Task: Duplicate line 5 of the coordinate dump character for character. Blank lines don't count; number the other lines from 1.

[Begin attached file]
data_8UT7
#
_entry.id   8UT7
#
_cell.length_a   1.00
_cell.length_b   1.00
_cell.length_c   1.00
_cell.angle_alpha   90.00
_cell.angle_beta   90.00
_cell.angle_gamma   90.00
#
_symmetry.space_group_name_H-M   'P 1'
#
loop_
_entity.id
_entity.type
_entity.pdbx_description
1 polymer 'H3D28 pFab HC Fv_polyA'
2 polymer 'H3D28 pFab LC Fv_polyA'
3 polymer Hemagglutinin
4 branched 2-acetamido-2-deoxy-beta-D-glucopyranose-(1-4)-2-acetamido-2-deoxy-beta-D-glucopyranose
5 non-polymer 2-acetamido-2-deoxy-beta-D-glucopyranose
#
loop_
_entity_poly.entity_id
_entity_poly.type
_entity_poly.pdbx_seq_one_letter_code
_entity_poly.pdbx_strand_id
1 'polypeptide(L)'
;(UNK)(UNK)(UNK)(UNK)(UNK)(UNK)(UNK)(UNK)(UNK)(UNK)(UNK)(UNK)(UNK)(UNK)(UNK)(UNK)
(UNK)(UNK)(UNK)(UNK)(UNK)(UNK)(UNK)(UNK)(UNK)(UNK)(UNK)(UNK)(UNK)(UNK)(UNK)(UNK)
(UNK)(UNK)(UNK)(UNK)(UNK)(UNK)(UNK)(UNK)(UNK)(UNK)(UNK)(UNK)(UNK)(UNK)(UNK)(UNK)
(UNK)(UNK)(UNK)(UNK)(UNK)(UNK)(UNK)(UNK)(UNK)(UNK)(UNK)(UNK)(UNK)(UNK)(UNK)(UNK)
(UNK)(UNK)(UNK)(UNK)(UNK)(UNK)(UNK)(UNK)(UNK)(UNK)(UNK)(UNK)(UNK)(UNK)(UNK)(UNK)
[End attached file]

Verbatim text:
_cell.length_a   1.00